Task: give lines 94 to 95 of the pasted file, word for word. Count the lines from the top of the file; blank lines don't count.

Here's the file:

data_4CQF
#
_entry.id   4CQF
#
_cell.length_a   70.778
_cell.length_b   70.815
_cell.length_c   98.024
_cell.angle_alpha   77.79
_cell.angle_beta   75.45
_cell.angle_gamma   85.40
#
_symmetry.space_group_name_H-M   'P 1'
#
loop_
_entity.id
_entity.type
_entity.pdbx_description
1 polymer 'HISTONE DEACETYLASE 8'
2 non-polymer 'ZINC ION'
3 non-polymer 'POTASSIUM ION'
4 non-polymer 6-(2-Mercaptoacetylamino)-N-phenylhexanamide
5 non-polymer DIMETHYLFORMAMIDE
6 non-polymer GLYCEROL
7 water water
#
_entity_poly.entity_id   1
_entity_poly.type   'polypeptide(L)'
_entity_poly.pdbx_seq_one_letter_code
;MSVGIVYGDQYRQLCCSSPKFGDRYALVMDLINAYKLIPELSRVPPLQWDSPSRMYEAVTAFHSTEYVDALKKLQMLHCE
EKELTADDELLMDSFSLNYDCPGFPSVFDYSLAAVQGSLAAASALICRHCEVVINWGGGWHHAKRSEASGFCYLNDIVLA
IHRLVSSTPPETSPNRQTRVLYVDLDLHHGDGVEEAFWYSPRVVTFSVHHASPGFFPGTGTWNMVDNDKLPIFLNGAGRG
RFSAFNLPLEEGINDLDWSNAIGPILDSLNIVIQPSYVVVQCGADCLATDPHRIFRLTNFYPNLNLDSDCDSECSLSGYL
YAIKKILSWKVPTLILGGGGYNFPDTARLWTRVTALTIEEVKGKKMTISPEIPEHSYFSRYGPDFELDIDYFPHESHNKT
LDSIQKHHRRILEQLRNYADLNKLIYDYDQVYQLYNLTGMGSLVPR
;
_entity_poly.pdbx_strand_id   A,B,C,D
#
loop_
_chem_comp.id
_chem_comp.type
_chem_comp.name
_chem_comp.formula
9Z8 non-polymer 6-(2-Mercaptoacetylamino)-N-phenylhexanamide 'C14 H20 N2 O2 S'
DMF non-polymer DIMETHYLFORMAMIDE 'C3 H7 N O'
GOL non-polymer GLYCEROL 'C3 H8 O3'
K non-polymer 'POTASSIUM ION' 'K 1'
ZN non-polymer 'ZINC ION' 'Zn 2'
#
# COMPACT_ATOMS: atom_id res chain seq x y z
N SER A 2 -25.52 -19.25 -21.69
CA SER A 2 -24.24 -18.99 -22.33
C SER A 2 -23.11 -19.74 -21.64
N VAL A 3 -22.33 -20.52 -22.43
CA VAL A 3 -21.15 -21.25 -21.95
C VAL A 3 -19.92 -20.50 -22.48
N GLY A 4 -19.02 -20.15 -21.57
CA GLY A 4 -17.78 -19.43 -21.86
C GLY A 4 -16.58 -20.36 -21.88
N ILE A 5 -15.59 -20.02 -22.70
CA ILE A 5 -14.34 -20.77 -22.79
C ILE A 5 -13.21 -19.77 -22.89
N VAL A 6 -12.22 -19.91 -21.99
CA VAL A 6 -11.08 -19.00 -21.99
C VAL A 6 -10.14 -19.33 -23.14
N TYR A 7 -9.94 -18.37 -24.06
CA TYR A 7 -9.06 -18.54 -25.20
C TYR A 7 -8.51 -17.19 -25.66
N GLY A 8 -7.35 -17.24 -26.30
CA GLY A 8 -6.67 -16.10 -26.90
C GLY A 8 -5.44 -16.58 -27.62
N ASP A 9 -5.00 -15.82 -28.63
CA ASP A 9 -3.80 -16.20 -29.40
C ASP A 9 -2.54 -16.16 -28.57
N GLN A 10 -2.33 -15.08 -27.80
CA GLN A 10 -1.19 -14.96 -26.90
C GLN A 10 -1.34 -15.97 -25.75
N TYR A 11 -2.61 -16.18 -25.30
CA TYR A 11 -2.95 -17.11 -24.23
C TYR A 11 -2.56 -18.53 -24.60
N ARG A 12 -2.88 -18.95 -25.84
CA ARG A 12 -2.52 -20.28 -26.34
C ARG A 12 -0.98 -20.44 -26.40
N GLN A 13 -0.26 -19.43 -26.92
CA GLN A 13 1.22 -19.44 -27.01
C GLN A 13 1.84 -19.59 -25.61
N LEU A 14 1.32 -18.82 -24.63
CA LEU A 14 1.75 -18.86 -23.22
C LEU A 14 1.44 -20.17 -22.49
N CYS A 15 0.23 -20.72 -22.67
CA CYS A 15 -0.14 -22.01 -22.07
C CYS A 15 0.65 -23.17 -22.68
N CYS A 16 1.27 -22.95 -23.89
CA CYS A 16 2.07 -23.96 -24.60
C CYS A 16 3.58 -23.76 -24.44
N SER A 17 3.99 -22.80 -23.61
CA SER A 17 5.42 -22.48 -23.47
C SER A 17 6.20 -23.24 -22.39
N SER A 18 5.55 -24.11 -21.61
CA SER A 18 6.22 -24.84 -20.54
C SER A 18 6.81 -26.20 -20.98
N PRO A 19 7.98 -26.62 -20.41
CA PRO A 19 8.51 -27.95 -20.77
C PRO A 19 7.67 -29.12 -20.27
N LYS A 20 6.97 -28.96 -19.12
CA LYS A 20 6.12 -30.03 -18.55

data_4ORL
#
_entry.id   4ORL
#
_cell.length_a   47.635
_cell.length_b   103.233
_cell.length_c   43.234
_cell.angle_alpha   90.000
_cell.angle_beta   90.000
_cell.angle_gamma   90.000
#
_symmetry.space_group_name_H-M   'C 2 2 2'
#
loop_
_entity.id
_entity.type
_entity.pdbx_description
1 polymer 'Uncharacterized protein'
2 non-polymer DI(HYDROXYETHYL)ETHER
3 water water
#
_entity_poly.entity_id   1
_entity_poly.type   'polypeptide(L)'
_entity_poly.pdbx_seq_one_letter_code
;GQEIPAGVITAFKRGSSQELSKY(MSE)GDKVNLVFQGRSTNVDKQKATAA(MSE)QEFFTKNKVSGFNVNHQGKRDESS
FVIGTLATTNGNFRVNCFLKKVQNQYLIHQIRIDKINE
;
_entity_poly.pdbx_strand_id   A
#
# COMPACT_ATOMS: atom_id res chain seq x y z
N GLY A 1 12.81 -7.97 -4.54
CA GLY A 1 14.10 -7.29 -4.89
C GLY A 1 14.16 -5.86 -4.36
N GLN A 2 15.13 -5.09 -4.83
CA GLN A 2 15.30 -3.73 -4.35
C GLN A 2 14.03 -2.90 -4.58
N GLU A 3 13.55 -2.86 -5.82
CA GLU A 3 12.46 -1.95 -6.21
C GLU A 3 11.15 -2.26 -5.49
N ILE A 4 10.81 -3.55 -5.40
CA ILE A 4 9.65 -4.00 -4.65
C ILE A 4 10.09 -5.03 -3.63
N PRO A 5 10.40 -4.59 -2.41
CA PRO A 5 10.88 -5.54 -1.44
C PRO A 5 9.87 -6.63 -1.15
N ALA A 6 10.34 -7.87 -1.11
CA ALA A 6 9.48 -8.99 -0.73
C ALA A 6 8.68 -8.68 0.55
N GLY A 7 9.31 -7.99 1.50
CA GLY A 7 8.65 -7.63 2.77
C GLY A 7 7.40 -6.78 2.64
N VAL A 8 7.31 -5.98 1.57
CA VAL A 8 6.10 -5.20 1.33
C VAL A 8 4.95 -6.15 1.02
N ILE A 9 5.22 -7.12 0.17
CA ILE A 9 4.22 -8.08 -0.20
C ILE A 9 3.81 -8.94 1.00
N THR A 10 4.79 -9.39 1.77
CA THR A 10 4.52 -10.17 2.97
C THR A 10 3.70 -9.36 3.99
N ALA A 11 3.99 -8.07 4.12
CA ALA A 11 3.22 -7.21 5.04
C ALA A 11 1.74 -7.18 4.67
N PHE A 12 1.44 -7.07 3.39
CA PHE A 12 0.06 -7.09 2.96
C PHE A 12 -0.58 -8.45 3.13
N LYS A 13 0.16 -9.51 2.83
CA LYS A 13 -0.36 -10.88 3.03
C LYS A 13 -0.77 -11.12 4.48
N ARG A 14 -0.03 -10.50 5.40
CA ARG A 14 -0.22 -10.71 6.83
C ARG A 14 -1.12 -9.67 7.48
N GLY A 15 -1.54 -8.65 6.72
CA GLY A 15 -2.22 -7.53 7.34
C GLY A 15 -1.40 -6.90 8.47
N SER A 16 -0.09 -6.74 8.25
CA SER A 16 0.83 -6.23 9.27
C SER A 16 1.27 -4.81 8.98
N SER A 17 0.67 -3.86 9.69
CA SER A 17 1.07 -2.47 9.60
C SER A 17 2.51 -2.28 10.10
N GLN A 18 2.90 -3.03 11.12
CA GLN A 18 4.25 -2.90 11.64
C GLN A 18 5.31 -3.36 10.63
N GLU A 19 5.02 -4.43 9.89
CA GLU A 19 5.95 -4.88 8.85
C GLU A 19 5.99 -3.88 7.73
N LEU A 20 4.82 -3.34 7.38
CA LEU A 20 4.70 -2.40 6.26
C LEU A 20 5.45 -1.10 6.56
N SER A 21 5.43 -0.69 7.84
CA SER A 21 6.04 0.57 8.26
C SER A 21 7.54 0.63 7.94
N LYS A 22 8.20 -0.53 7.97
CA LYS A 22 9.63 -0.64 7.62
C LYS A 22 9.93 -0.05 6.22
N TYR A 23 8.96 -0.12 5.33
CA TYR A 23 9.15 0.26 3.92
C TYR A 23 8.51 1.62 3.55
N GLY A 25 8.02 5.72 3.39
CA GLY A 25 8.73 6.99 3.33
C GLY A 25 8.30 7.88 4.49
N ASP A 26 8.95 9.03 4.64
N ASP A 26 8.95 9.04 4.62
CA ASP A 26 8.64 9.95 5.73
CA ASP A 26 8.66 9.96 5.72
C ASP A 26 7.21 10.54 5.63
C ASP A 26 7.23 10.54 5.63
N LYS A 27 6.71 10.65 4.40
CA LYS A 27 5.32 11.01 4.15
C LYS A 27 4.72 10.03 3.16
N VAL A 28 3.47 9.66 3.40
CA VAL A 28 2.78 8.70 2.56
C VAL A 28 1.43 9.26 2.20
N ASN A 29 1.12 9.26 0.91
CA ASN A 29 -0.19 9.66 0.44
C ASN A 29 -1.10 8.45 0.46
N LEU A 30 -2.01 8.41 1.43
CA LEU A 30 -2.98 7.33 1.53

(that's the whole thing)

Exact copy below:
C CYS A 16 3.58 -23.76 -24.44
N SER A 17 3.99 -22.80 -23.61